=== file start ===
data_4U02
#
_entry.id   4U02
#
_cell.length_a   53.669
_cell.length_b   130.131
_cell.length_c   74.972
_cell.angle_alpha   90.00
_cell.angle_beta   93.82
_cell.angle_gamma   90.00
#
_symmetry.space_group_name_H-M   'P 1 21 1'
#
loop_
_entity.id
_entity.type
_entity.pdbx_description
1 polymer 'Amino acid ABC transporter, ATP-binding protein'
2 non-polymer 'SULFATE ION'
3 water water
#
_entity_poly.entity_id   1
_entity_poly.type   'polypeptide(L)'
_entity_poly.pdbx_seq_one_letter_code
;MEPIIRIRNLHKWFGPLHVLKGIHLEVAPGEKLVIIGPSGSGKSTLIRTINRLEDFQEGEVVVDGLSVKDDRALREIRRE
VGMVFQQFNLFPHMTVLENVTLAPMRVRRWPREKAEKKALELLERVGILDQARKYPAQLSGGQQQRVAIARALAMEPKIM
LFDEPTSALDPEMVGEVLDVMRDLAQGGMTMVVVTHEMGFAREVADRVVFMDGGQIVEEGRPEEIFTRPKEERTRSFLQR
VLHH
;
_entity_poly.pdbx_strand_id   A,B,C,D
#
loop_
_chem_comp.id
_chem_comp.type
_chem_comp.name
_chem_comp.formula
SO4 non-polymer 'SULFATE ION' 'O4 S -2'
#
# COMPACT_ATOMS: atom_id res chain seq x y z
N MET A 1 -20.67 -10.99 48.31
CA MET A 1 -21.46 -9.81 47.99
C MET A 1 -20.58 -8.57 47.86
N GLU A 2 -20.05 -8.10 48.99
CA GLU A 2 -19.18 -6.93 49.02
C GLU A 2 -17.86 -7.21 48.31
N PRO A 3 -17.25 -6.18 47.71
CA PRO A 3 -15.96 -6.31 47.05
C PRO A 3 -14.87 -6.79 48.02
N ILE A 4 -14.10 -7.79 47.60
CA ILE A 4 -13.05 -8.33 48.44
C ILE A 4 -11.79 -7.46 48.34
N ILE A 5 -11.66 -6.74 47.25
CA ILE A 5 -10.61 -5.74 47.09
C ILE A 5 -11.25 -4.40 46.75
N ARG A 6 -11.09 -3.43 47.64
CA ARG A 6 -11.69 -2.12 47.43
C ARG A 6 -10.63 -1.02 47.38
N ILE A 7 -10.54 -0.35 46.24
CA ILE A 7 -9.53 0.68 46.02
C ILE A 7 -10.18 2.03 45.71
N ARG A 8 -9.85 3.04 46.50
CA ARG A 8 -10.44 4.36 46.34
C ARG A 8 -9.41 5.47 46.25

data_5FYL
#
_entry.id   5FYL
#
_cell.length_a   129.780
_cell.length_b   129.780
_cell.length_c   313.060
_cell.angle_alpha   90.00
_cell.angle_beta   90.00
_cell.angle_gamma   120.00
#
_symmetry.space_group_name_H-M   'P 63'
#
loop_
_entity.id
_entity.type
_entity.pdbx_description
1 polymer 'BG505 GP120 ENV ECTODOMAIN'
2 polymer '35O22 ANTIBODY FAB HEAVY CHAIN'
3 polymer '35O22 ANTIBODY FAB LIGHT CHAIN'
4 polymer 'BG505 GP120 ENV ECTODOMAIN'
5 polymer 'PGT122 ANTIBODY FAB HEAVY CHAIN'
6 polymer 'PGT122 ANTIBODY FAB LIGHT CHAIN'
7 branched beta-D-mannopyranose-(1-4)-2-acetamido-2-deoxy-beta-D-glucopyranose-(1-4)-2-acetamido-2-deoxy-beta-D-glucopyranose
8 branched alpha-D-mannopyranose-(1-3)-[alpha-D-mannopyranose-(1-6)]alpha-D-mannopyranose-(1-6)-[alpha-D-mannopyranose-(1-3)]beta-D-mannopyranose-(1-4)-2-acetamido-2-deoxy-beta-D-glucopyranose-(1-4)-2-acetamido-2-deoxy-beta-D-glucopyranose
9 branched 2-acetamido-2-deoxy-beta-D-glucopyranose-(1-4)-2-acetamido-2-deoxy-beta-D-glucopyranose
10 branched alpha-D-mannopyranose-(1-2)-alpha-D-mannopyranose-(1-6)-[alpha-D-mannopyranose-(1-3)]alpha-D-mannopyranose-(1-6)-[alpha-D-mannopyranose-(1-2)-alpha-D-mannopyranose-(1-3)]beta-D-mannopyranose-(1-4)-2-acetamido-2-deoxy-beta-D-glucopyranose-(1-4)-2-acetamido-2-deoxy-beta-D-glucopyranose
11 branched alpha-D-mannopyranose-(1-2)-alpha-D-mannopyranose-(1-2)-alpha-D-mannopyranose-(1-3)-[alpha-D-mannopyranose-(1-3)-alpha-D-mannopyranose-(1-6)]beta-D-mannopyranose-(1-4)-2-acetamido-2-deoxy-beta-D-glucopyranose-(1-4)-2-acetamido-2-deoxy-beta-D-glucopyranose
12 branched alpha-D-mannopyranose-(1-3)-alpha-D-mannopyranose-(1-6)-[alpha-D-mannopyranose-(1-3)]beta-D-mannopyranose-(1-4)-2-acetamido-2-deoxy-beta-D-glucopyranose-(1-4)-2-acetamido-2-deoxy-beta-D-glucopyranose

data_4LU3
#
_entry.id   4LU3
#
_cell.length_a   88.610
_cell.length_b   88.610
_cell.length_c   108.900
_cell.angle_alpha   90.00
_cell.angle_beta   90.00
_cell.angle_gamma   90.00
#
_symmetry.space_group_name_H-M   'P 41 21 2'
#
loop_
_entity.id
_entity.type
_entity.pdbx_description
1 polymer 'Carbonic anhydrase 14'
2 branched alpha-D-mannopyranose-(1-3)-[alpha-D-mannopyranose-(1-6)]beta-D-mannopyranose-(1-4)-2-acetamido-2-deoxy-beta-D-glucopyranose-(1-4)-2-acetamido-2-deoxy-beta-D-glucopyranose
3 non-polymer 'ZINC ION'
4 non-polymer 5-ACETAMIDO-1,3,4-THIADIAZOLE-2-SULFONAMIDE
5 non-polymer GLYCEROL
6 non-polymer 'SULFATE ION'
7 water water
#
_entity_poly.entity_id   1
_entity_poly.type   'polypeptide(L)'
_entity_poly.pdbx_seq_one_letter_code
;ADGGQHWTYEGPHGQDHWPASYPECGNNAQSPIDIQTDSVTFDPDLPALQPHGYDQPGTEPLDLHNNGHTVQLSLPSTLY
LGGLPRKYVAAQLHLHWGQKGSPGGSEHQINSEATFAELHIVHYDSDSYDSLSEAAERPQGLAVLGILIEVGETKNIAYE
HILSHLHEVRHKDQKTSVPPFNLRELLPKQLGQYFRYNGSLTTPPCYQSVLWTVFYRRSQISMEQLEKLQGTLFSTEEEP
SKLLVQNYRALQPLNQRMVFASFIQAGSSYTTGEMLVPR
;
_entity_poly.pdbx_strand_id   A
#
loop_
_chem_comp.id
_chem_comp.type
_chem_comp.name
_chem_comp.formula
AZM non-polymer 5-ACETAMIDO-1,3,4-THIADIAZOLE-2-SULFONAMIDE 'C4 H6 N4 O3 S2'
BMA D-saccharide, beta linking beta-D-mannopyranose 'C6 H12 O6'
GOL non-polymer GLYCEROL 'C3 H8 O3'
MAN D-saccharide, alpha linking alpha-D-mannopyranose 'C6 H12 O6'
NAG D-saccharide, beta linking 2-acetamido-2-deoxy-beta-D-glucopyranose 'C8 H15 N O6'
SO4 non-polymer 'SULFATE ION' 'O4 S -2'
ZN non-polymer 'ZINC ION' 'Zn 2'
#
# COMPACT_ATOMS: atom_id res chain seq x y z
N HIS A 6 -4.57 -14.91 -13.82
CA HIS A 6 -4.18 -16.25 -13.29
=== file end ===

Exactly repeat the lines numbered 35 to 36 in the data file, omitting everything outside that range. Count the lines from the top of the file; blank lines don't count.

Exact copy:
_chem_comp.name
_chem_comp.formula